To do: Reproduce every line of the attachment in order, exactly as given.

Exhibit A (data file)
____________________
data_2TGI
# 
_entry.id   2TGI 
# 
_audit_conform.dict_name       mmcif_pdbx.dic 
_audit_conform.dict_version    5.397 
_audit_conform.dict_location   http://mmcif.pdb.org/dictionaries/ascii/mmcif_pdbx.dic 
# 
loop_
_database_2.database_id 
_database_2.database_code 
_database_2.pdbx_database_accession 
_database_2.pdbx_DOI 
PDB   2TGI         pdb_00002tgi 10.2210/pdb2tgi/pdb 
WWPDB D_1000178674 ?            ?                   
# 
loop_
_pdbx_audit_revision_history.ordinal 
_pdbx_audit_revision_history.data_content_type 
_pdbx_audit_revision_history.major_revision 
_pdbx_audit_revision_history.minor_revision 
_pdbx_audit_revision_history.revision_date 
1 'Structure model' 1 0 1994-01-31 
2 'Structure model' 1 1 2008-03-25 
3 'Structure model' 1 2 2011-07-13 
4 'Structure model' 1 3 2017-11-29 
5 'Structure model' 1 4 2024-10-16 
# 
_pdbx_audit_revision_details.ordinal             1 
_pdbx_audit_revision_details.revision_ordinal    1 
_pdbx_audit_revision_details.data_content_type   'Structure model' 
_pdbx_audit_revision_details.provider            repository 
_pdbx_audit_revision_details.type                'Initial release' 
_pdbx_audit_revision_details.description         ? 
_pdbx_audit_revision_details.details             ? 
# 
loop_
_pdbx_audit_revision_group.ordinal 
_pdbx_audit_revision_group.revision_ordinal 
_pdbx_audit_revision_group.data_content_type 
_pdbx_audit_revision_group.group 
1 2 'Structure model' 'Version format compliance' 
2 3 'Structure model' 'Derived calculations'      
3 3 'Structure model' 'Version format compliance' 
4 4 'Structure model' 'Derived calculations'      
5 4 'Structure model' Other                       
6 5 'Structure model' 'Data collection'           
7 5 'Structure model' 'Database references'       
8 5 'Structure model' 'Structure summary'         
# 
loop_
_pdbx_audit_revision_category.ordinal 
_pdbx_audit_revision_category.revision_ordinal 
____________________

data_2TGI
# 
_entry.id   2TGI 
# 
_audit_conform.dict_name       mmcif_pdbx.dic 
_audit_conform.dict_version    5.397 
_audit_conform.dict_location   http://mmcif.pdb.org/dictionaries/ascii/mmcif_pdbx.dic 
# 
loop_
_database_2.database_id 
_database_2.database_code 
_database_2.pdbx_database_accession 
_database_2.pdbx_DOI 
PDB   2TGI         pdb_00002tgi 10.2210/pdb2tgi/pdb 
WWPDB D_1000178674 ?            ?                   
# 
loop_
_pdbx_audit_revision_history.ordinal 
_pdbx_audit_revision_history.data_content_type 
_pdbx_audit_revision_history.major_revision 
_pdbx_audit_revision_history.minor_revision 
_pdbx_audit_revision_history.revision_date 
1 'Structure model' 1 0 1994-01-31 
2 'Structure model' 1 1 2008-03-25 
3 'Structure model' 1 2 2011-07-13 
4 'Structure model' 1 3 2017-11-29 
5 'Structure model' 1 4 2024-10-16 
# 
_pdbx_audit_revision_details.ordinal             1 
_pdbx_audit_revision_details.revision_ordinal    1 
_pdbx_audit_revision_details.data_content_type   'Structure model' 
_pdbx_audit_revision_details.provider            repository 
_pdbx_audit_revision_details.type                'Initial release' 
_pdbx_audit_revision_details.description         ? 
_pdbx_audit_revision_details.details             ? 
# 
loop_
_pdbx_audit_revision_group.ordinal 
_pdbx_audit_revision_group.revision_ordinal 
_pdbx_audit_revision_group.data_content_type 
_pdbx_audit_revision_group.group 
1 2 'Structure model' 'Version format compliance' 
2 3 'Structure model' 'Derived calculations'      
3 3 'Structure model' 'Version format compliance' 
4 4 'Structure model' 'Derived calculations'      
5 4 'Structure model' Other                       
6 5 'Structure model' 'Data collection'           
7 5 'Structure model' 'Database references'       
8 5 'Structure model' 'Structure summary'         
# 
loop_
_pdbx_audit_revision_category.ordinal 
_pdbx_audit_revision_category.revision_ordinal 